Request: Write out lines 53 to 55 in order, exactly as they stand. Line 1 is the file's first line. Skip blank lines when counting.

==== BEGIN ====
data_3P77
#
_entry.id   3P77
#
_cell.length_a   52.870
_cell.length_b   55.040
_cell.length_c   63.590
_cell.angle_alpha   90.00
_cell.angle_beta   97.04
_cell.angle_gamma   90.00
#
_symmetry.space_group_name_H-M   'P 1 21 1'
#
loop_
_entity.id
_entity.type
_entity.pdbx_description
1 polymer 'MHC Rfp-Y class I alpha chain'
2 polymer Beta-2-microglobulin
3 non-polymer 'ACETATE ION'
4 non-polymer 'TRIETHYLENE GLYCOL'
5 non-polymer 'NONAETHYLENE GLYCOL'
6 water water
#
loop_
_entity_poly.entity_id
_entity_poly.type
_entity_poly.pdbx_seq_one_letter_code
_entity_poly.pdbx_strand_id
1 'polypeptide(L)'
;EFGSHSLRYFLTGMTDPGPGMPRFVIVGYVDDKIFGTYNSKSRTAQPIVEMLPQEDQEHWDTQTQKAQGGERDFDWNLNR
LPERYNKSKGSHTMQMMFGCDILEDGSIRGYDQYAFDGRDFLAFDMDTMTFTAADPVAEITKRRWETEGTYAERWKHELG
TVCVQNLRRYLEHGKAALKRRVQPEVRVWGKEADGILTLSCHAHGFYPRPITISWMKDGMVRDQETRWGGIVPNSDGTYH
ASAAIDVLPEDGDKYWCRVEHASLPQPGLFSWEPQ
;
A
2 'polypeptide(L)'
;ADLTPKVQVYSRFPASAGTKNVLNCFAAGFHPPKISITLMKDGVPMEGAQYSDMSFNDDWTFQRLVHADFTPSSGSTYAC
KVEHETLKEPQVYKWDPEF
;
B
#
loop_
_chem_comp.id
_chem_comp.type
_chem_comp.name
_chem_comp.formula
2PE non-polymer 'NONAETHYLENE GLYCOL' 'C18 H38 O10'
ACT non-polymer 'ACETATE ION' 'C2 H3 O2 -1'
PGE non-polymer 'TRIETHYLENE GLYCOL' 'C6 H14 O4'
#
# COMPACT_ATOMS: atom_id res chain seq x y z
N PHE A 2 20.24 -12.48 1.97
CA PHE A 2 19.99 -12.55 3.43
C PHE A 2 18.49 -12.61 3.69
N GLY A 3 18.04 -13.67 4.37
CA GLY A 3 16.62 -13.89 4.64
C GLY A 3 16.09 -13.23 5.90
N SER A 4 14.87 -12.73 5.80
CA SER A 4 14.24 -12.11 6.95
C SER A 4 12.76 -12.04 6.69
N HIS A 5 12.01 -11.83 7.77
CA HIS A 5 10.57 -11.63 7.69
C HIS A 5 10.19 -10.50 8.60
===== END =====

N PHE A 2 20.24 -12.48 1.97
CA PHE A 2 19.99 -12.55 3.43
C PHE A 2 18.49 -12.61 3.69